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T2DM

Changes to mitochondria drive chronic inflammation linked to T2DM

Researchers at the University of Kentucky have reported that changes to mitochondria drive chronic inflammation from cells exposed to certain types of fats, shattering the prevailing assumption that glucose was the culprit

The underlying causes of inflammation in obesity and type 2 diabetes mellitus (T2DM) are multifactorial and complex, which has hampered efforts to develop treatments to prevent complications from a disease that is the third leading cause of death in the US. Researchers at the University of Kentucky have reported that changes to mitochondria drive chronic inflammation from cells exposed to certain types of fats, shattering the prevailing assumption that glucose was the culprit.

The study, ‘Fatty Acid Metabolites Combine with Reduced β Oxidation to Activate Th17 Inflammation in Human Type 2 Diabetes’, published in Cell Metabolism, was led by Barbara Nikolajczyk (UK Barnstable Brown Diabetes Center, Department of Pharmacology and Nutritional Sciences) and Douglas Lauffenberger (MIT Department of Biological Engineering).

Nikolajczyk and Lauffenberger did not set out to disprove the glucose-inflammation causation theory. Based on the importance of glycolysis - a 10-reaction sequence that produces energy - in other types of inflammation, the team hypothesised that immune cells from patients with type 2 diabetes would produce energy by burning glucose.

"We were wrong," said Nikolajczyk. "We exclusively used immune cells from human subjects for all of the work.” The team was surprised to find that glycolysis was not driving chronic inflammation. Instead, a combination of defects in mitochondria and elevated fat derivatives were responsible.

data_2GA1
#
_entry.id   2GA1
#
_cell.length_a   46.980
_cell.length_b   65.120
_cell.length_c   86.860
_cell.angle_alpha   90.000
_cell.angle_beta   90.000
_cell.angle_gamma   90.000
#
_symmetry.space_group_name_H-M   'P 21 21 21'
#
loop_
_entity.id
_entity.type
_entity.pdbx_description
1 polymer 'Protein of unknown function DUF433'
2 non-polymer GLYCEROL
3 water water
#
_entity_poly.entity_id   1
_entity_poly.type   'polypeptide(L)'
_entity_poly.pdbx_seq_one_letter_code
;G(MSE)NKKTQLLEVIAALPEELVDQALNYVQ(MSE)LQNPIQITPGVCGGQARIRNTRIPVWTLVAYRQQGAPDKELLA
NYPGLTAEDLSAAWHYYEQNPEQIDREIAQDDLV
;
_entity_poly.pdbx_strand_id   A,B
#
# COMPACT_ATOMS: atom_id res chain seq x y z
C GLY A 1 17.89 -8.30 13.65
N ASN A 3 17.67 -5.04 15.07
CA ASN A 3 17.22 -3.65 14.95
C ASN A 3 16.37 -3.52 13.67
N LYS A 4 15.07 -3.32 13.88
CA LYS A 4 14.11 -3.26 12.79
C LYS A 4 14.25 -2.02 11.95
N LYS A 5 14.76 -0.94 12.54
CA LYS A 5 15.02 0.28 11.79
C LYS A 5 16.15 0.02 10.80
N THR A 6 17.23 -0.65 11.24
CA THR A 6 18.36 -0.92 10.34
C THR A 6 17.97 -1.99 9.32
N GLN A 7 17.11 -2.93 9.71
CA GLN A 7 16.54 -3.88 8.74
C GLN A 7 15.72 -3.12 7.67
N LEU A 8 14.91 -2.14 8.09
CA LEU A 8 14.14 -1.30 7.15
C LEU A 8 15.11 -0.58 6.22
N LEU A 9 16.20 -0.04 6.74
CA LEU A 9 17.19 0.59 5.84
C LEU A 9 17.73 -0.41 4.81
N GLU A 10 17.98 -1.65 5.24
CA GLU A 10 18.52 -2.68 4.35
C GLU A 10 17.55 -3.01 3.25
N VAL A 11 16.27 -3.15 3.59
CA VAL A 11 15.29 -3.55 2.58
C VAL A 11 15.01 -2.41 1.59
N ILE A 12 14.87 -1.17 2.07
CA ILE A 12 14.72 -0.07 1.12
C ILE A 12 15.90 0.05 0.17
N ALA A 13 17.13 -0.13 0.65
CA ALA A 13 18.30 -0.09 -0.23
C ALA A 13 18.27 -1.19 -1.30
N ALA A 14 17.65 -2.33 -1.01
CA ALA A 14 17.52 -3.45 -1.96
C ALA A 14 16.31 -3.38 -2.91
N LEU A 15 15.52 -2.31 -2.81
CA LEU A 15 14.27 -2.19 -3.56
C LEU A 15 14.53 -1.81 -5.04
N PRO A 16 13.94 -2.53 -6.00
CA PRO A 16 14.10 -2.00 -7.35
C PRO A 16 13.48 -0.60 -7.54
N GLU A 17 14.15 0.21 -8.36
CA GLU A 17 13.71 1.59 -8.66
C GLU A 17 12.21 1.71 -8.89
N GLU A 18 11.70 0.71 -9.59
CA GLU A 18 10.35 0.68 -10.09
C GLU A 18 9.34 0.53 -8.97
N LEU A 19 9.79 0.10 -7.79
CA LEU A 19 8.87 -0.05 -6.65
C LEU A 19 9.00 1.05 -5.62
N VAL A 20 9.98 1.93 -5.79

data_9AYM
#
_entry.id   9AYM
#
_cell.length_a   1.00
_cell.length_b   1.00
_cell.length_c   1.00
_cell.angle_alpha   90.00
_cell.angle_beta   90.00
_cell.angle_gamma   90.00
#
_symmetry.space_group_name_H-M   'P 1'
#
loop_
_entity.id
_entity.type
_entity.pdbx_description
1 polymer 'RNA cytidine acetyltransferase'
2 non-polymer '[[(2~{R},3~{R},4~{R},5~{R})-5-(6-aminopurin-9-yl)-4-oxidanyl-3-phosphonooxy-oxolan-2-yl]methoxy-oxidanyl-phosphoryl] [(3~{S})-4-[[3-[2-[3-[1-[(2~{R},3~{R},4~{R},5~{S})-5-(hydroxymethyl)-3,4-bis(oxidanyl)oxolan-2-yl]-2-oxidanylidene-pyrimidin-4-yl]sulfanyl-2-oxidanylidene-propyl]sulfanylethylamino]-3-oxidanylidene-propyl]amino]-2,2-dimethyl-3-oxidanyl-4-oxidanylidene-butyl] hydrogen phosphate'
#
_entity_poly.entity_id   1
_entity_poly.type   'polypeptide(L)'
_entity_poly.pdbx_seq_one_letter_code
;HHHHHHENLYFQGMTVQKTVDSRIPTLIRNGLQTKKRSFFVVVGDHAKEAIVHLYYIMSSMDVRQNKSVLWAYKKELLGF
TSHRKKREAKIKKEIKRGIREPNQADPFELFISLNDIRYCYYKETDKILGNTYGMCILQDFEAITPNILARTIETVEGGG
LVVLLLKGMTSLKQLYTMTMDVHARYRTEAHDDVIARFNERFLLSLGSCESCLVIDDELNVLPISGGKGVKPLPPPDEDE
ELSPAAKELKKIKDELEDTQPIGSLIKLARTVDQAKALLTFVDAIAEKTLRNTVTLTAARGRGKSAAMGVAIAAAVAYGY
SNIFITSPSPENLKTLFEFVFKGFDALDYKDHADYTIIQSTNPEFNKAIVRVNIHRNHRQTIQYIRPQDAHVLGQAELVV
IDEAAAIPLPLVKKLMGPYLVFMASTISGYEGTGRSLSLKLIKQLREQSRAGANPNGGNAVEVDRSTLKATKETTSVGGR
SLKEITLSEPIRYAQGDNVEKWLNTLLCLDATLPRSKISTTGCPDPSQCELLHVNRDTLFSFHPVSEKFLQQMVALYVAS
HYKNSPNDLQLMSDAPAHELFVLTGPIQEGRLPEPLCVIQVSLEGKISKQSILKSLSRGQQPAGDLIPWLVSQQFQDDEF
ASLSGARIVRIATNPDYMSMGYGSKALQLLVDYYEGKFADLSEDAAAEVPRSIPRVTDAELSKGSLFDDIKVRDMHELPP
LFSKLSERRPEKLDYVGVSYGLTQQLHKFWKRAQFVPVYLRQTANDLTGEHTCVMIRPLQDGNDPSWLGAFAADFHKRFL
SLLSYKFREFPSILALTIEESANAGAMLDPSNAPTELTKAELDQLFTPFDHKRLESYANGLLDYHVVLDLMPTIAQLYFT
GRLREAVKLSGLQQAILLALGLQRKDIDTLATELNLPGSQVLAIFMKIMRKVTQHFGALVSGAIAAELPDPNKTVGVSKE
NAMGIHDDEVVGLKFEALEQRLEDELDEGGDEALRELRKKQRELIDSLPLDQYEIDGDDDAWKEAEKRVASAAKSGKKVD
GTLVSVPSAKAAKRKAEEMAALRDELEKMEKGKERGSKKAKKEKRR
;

Nikolajczyk said she sees applications for this research in both basic and clinical sciences. She hopes to precisely define pro-inflammatory lipid types and explore associations between circulating and/or tissue-associated lipids and insulin resistance, one key feature of Type 2 diabetes. She is also interested in contributing to the development of new analytical approaches, spearheaded by Lauffenburger's team, that leverage ongoing lipid-related findings into a new understanding of pathology in type 2 diabetes.

"Aggressive blood glucose control to lower the risk of diabetic complications has been the goal for most people with Type 2 Diabetes for decades," added Nikolajczyk. "Our data provide an explanation for why people with tight glucose control can nonetheless have disease progression."

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